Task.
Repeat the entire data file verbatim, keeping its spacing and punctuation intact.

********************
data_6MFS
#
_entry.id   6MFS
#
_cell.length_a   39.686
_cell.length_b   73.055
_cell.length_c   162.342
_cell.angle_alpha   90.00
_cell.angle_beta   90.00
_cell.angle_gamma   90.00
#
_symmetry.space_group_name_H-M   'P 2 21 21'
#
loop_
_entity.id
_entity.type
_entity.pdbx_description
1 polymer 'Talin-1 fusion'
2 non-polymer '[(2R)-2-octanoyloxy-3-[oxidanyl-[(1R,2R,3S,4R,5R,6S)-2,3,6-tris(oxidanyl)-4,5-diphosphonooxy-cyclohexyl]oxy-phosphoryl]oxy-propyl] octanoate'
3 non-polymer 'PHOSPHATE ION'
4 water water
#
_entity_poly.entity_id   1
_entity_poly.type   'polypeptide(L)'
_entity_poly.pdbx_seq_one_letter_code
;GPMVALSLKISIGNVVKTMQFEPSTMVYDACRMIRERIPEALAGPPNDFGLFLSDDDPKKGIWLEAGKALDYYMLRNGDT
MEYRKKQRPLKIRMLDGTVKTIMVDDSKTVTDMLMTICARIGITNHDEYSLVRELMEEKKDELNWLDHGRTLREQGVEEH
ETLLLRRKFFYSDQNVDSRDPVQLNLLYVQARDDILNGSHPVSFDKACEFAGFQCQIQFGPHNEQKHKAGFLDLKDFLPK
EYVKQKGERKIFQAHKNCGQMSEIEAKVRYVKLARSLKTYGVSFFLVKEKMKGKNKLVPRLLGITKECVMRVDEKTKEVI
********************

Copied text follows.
data_6MFS
#
_entry.id   6MFS
#
_cell.length_a   39.686
_cell.length_b   73.055
_cell.length_c   162.342
_cell.angle_alpha   90.00
_cell.angle_beta   90.00
_cell.angle_gamma   90.00
#
_symmetry.space_group_name_H-M   'P 2 21 21'
#
loop_
_entity.id
_entity.type
_entity.pdbx_description
1 polymer 'Talin-1 fusion'
2 non-polymer '[(2R)-2-octanoyloxy-3-[oxidanyl-[(1R,2R,3S,4R,5R,6S)-2,3,6-tris(oxidanyl)-4,5-diphosphonooxy-cyclohexyl]oxy-phosphoryl]oxy-propyl] octanoate'
3 non-polymer 'PHOSPHATE ION'
4 water water
#
_entity_poly.entity_id   1
_entity_poly.type   'polypeptide(L)'
_entity_poly.pdbx_seq_one_letter_code
;GPMVALSLKISIGNVVKTMQFEPSTMVYDACRMIRERIPEALAGPPNDFGLFLSDDDPKKGIWLEAGKALDYYMLRNGDT
MEYRKKQRPLKIRMLDGTVKTIMVDDSKTVTDMLMTICARIGITNHDEYSLVRELMEEKKDELNWLDHGRTLREQGVEEH
ETLLLRRKFFYSDQNVDSRDPVQLNLLYVQARDDILNGSHPVSFDKACEFAGFQCQIQFGPHNEQKHKAGFLDLKDFLPK
EYVKQKGERKIFQAHKNCGQMSEIEAKVRYVKLARSLKTYGVSFFLVKEKMKGKNKLVPRLLGITKECVMRVDEKTKEVI